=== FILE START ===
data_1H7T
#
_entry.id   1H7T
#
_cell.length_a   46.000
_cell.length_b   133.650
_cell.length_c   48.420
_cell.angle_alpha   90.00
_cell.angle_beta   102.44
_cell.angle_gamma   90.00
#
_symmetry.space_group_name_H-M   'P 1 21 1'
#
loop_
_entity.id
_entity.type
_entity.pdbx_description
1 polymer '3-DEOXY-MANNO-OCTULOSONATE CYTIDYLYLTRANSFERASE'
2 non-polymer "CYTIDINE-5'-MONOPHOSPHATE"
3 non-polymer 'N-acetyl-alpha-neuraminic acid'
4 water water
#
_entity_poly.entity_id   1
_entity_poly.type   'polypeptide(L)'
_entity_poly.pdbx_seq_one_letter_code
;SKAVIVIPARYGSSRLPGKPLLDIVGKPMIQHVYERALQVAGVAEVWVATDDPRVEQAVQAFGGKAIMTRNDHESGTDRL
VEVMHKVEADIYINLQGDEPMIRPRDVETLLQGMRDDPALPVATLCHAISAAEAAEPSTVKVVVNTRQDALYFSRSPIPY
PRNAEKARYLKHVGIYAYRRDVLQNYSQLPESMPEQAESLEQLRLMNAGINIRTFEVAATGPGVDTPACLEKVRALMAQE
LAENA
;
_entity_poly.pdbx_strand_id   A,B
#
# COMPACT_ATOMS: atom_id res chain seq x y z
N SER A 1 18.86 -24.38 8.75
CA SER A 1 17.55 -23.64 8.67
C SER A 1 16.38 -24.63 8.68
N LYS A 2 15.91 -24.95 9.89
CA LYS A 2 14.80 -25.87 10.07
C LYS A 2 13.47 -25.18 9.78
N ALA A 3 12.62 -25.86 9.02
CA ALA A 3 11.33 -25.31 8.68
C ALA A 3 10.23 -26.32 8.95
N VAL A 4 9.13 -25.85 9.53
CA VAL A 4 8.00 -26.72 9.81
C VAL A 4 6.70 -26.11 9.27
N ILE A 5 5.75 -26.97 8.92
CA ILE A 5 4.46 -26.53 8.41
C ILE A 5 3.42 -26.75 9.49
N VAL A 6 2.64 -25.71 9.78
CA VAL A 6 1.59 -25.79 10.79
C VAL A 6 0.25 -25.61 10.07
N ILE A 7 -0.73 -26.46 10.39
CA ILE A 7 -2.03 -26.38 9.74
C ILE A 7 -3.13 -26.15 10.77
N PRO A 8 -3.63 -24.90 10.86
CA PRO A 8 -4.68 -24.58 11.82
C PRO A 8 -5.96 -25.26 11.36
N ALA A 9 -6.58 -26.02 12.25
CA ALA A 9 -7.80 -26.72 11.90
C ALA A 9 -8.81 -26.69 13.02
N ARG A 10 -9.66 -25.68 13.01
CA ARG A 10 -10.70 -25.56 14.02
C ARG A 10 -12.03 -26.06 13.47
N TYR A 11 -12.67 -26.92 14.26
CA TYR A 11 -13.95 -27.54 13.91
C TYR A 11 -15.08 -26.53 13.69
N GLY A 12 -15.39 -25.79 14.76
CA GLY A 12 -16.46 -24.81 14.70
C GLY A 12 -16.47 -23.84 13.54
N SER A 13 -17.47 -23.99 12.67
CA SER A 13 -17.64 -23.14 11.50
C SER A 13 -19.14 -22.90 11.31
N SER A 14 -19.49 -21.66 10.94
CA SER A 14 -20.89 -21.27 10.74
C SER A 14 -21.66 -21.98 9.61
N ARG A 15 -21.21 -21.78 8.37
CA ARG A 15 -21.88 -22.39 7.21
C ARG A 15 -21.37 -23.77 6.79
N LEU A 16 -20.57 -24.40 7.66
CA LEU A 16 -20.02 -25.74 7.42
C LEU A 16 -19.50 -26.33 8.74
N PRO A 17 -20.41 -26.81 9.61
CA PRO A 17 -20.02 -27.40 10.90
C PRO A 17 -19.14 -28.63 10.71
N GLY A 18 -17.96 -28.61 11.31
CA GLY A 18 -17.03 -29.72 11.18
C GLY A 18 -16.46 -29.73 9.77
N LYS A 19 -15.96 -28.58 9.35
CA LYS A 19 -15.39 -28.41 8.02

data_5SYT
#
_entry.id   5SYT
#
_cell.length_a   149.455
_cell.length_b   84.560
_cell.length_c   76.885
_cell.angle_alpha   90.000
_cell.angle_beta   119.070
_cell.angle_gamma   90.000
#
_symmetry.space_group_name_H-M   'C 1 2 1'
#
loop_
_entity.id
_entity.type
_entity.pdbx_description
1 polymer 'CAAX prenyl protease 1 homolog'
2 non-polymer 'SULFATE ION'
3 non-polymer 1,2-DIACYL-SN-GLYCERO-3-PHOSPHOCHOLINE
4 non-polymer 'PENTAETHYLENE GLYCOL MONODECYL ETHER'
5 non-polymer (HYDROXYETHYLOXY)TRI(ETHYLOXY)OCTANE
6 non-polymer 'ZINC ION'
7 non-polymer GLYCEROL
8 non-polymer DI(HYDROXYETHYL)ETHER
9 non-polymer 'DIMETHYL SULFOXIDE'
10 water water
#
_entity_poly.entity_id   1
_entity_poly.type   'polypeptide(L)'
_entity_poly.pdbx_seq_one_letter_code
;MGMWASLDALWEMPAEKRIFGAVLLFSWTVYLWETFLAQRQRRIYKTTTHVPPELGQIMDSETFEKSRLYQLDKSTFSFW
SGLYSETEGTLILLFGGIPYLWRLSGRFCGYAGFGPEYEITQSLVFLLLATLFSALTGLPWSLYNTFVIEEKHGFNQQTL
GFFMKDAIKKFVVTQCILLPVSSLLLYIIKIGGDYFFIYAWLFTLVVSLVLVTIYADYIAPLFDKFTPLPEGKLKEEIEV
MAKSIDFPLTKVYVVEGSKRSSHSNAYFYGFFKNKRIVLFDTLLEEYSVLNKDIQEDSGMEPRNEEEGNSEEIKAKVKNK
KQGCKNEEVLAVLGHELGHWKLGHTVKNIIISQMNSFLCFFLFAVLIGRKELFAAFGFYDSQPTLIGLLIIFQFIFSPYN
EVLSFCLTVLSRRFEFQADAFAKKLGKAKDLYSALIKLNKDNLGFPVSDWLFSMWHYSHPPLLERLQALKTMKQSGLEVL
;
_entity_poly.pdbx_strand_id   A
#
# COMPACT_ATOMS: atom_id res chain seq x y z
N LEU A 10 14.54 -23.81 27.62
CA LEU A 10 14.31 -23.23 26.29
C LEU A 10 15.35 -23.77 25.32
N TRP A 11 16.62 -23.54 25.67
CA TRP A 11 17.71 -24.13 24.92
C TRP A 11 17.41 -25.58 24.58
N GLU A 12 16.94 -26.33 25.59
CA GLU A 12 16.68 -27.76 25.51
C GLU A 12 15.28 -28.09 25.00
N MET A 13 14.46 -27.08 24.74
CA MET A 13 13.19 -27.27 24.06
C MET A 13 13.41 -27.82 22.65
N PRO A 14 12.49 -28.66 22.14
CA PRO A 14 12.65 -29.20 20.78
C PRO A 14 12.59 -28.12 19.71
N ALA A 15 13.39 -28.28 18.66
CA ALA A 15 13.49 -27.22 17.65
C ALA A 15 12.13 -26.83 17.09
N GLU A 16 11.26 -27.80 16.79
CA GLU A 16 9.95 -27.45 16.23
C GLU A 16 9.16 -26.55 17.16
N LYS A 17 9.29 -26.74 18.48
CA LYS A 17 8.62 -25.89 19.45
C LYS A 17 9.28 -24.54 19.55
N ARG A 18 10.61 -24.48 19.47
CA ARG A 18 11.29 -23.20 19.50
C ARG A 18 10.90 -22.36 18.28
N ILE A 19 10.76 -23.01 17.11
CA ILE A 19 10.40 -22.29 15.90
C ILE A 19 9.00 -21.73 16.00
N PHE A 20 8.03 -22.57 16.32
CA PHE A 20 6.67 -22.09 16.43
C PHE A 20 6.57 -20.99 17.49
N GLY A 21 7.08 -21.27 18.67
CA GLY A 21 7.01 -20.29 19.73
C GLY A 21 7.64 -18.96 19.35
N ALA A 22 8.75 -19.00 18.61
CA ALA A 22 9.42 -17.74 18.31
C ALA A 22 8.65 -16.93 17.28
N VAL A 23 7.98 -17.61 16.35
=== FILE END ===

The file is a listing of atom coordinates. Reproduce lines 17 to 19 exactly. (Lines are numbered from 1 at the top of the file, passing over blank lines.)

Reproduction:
_entity.pdbx_description
1 polymer '3-DEOXY-MANNO-OCTULOSONATE CYTIDYLYLTRANSFERASE'
2 non-polymer "CYTIDINE-5'-MONOPHOSPHATE"